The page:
"All I know is that the intensity of the weather across the board has some impacts as a consequence of the warming of the planet and climate change," Biden said. "The specific impact on these specific storms, I can’t say at this point."

"I’m going to be asking the EPA and others to take a look at that," Biden added. "The fact is that we all know everything is more intense when the climate is warming. Everything. And obviously it has some impact here, but I can’t give you a quantitative read on that."

Biden’s remarks follow a series of deadly storms and tornadoes which swept across Kentucky, Illinois, Arkansas, Tennessee, and Missouri overnight and resulted in multiple injuries and the deaths of nearly 100 Americans.


No Joe, it is not “fact” that everything is more intense, nor that it has some impact here.

Provisional data from the NWS indicates that the tornadoes which hit Mayfield, Kentucky and Edwardsville, Illinois were both EF-3s.

Although most tornadoes occur in spring and early summer, strong tornadoes are not unheard of in winter. Indeed, on average since 1950 there have been five tornadoes every winter of EF3 and greater strength. And the official data shows that these winter storms are not becoming more frequent:

image from https://notalotofpeopleknowthat.files.wordpress.com/2021/12/image_thumb-58.png

Despite the latest outbreak, the number of tornadoes this year has been well below average

I find it utterly contemptible that Biden should use this tragedy to further his climate agenda, without even bothering to wait for the facts to emerge.


Himalayan glaciers are melting at an 'exceptional rate' - but NO MENTION of climate change this time

Himalayan glaciers are melting at an 'exceptional rate' and could threaten the supply of water for hundreds of millions of people in Asia, a new study warns.

Researchers have found that Himalayan glaciers have lost ice 10 times more quickly over the last few decades – predominantly since the year 2000 – than on average since the Little Ice Age hundreds of years ago.

The Little Ice Age was a period of major mountain-glacier expansion that spanned from around the early 14th century through to the mid-19th century, when rivers froze over and crops were decimated.

* Himalayan glaciers are also now shrinking far more rapidly than glaciers in other parts of the world *, which is raising sea levels, the study also found.

This accelerating melting has implications for hundreds of millions of residents who depend on Asia's major rivers for food and energy – including the Brahmaputra, Ganges and Indus.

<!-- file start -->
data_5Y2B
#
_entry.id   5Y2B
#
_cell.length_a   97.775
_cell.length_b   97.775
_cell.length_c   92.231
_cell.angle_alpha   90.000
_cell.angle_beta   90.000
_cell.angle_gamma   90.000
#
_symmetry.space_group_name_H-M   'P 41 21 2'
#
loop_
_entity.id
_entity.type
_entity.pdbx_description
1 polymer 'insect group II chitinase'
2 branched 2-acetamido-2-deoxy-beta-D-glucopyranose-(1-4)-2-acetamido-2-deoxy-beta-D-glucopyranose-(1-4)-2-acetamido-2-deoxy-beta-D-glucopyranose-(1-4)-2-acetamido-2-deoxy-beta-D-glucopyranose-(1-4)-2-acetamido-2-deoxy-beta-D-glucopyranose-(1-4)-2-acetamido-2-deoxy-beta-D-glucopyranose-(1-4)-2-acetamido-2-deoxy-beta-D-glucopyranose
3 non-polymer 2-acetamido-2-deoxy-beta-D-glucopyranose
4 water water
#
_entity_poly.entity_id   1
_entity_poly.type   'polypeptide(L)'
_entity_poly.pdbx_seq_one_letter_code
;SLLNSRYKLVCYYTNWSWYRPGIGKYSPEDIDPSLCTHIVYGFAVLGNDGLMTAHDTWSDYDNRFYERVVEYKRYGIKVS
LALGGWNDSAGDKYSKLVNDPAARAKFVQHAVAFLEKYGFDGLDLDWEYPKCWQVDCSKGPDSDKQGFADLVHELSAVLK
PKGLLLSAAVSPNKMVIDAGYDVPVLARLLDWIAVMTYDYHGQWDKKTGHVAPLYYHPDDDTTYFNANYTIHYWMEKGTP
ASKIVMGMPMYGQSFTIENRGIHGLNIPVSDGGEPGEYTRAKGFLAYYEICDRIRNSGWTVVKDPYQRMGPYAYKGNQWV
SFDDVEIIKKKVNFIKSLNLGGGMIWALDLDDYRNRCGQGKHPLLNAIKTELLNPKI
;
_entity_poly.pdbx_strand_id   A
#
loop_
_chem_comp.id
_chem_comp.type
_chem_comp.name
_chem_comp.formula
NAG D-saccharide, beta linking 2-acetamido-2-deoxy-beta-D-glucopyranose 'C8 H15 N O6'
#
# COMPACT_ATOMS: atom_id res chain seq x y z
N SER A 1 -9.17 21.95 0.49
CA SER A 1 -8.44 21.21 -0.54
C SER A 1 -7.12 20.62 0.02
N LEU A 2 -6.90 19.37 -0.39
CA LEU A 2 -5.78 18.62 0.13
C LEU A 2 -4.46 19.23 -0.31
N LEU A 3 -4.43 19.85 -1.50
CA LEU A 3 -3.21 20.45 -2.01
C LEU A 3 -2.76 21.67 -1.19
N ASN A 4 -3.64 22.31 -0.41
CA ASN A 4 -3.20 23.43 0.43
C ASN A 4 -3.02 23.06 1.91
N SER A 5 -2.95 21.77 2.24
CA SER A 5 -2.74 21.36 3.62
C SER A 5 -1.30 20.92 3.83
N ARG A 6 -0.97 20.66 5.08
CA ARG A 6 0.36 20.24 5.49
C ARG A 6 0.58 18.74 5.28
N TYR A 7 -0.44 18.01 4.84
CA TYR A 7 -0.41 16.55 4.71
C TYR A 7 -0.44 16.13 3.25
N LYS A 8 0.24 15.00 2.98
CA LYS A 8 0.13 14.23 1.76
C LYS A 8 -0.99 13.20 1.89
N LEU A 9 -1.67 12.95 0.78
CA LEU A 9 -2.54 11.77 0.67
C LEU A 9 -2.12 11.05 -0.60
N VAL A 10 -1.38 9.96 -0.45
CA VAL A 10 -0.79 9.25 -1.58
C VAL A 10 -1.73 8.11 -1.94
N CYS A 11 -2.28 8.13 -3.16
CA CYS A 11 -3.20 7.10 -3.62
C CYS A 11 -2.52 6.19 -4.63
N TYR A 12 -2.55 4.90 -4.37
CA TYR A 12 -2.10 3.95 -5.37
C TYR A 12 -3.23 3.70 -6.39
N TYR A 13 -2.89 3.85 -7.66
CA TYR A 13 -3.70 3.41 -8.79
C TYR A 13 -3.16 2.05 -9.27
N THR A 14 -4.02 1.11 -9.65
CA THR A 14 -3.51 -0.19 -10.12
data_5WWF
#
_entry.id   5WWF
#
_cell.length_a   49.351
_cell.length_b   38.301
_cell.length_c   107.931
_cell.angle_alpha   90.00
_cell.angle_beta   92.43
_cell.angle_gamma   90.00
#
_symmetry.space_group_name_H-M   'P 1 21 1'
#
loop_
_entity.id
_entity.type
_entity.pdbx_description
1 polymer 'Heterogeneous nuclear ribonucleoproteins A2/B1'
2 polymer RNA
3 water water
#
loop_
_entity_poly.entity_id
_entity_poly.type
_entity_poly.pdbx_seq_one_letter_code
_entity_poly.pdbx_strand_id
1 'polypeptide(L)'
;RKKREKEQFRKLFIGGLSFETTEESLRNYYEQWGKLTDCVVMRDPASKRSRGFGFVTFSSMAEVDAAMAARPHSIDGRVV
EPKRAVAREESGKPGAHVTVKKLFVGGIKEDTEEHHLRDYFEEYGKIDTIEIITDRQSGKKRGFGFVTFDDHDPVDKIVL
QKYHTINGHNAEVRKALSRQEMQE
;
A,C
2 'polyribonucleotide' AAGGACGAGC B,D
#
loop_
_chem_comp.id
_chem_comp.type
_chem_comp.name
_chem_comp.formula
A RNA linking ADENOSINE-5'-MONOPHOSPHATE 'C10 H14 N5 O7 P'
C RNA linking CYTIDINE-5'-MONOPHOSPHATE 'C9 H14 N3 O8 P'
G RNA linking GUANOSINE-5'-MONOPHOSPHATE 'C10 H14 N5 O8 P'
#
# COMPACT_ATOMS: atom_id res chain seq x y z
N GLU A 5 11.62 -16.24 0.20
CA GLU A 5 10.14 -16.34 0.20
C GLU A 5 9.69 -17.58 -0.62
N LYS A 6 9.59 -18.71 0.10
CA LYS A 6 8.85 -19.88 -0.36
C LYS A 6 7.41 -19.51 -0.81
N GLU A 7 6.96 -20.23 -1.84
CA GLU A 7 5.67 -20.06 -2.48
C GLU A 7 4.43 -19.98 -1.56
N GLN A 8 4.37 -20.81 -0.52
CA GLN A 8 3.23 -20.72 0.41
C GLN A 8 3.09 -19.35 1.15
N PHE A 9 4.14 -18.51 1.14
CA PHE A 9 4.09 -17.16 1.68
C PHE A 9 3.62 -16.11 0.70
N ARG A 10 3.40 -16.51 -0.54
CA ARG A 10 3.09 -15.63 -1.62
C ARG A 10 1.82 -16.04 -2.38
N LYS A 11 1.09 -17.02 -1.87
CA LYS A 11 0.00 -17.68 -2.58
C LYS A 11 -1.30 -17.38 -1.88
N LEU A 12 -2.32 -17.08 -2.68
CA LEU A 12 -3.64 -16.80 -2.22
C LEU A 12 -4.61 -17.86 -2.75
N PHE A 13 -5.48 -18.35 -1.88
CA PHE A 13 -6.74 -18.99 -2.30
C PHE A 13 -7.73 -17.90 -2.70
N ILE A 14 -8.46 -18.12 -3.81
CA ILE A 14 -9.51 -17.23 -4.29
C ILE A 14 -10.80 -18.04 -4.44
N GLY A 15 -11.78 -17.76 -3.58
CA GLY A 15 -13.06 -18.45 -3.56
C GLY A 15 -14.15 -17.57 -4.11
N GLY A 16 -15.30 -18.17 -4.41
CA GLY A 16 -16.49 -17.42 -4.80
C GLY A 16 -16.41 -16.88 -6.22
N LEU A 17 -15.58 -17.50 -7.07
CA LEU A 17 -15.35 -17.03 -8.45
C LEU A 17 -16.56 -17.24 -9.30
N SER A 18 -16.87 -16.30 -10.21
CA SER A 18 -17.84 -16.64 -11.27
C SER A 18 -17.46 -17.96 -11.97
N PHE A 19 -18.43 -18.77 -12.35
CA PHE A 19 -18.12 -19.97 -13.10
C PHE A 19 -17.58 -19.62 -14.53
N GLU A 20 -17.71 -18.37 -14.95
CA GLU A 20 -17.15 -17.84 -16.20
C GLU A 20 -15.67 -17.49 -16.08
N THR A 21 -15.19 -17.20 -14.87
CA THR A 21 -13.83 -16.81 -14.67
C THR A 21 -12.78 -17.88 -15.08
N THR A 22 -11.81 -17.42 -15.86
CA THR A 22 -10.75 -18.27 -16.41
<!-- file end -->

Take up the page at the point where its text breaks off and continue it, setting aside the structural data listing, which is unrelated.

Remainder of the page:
Around the 17th century, Earth experienced a prolonged cooling period that brought chillier-than-average temperatures to much of the Northern Hemisphere.

It's said to have lasted from the 16th through 19th century, though some argue it began even earlier.

It was not a true Ice Age, but brought cold temperatures in three intervals from the mid-1600s to the 1800s.

In Europe and North America, this meant colder winters which in some cases destroyed farms and villages with encroaching glaciers.

Rivers also froze over in many locations, and 'frost fairs' were held along the River Thames.

Changes in sea ice disrupted travel and shipping around Iceland, and crop devastation led to years of famine in some parts of Europe.

The Himalayan mountain range – often referred to as ‘the Third Pole' – is home to the world’s third-largest amount of glacier ice after Antarctica and the Arctic.

Study author Dr Simon Cook, a senior lecturer in geography and environmental science at the University of Dundee, said people in the Himalayan region are 'already seeing changes that are beyond anything witnessed for centuries'.

'This research is just the latest confirmation that those changes are accelerating and that they will have a significant impact on entire nations and regions,' Dr Cook said.


My other blogs. Main ones below

http://dissectleft.blogspot.com (DISSECTING LEFTISM )

http://edwatch.blogspot.com (EDUCATION WATCH)

http://pcwatch.blogspot.com (POLITICAL CORRECTNESS WATCH)

http://australian-politics.blogspot.com (AUSTRALIAN POLITICS)

http://snorphty.blogspot.com/ (TONGUE-TIED)